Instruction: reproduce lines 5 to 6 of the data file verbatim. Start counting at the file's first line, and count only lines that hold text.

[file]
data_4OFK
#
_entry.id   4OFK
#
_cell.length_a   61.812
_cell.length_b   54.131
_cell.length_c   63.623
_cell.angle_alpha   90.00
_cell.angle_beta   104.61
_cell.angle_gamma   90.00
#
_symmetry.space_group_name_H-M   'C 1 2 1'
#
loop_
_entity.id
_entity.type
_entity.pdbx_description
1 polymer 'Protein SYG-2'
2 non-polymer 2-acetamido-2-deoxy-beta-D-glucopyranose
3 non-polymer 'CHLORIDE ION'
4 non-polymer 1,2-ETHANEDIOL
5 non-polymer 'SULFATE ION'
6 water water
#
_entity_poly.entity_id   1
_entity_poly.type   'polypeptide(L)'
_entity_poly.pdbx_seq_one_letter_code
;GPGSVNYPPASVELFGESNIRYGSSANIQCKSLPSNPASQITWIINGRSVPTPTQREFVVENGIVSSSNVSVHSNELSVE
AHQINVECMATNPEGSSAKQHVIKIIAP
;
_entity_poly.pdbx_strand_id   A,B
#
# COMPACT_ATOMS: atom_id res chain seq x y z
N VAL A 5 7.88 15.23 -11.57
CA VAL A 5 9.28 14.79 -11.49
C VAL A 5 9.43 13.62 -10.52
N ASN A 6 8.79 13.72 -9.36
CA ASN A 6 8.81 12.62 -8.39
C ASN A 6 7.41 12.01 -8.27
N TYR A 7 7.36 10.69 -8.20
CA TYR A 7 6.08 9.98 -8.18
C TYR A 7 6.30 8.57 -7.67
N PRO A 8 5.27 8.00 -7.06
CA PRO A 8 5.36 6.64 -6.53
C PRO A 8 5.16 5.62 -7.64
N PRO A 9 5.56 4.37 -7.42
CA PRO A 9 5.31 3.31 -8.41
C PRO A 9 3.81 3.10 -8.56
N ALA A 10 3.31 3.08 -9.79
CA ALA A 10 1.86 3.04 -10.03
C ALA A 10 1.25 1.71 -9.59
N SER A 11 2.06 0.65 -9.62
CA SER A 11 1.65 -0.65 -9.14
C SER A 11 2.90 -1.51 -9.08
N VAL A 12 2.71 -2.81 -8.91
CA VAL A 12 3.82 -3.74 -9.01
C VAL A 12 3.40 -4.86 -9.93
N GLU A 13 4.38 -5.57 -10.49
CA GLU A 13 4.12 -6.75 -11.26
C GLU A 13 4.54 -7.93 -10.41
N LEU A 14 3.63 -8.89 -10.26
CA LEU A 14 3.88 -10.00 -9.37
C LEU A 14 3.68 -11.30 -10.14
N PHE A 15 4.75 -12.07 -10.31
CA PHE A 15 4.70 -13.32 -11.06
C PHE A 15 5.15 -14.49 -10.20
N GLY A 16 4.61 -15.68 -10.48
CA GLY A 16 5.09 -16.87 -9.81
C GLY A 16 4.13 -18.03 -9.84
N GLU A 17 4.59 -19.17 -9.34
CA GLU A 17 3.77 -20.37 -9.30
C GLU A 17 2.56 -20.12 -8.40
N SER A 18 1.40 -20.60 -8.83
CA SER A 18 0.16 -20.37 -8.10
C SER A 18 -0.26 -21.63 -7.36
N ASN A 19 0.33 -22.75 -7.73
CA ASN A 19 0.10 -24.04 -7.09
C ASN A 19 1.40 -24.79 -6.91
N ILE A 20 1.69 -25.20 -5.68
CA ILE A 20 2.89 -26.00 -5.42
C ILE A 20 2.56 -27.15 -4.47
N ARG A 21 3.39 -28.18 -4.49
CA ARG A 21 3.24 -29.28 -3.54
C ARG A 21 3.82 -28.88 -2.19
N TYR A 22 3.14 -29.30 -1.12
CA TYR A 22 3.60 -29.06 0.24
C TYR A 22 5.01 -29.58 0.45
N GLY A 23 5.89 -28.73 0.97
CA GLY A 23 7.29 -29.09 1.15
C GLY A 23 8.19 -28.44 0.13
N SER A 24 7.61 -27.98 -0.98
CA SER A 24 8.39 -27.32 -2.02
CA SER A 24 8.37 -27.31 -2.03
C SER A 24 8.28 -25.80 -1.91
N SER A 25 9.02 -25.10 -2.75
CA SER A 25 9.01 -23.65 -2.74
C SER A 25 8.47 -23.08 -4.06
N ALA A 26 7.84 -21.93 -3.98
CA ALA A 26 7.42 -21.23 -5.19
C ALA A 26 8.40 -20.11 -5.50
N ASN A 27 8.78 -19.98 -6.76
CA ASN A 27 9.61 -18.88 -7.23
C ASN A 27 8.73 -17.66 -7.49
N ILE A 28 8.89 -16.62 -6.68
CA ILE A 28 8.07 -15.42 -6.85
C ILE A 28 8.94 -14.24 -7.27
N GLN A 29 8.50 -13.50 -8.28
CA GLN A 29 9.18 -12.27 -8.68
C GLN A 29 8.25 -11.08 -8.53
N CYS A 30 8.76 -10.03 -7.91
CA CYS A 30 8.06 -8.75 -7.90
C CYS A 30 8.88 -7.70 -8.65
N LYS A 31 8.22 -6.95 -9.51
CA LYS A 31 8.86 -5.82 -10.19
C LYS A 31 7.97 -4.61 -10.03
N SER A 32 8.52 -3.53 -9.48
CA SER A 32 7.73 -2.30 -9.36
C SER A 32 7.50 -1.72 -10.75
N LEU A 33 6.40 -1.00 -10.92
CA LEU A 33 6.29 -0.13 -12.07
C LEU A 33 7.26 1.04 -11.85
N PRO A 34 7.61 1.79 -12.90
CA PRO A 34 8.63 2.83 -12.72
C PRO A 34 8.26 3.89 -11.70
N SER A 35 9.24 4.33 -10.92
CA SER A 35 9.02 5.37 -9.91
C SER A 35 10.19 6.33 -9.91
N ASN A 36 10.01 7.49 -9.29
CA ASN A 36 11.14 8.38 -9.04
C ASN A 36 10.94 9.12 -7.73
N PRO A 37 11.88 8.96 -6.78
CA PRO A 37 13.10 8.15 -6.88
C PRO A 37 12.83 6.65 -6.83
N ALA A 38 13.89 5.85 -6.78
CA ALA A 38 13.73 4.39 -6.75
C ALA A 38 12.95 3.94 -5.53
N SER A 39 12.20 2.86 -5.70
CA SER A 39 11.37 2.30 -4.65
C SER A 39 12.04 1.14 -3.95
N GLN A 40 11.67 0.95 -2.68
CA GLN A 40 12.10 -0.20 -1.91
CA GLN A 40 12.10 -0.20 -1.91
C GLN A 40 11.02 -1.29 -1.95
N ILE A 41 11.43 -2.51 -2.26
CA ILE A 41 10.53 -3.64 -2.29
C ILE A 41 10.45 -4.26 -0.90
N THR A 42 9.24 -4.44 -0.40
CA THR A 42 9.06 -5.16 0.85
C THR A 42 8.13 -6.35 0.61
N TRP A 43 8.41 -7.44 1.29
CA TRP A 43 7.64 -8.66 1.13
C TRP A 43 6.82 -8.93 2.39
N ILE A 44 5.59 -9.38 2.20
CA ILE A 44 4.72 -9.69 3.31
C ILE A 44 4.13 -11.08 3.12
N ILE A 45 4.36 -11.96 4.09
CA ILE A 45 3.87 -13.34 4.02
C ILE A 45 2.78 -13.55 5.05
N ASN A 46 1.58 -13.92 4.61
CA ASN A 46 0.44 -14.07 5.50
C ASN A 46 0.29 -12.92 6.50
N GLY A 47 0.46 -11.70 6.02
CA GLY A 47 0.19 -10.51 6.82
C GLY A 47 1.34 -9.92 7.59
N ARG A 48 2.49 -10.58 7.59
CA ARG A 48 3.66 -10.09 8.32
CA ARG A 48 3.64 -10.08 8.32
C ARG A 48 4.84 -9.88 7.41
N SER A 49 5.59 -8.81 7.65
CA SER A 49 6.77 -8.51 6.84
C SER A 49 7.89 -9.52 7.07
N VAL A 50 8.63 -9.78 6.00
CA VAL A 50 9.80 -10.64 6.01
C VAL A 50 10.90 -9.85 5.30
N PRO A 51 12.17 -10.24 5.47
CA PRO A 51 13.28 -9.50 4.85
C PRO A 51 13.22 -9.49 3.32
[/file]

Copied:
_cell.length_a   61.812
_cell.length_b   54.131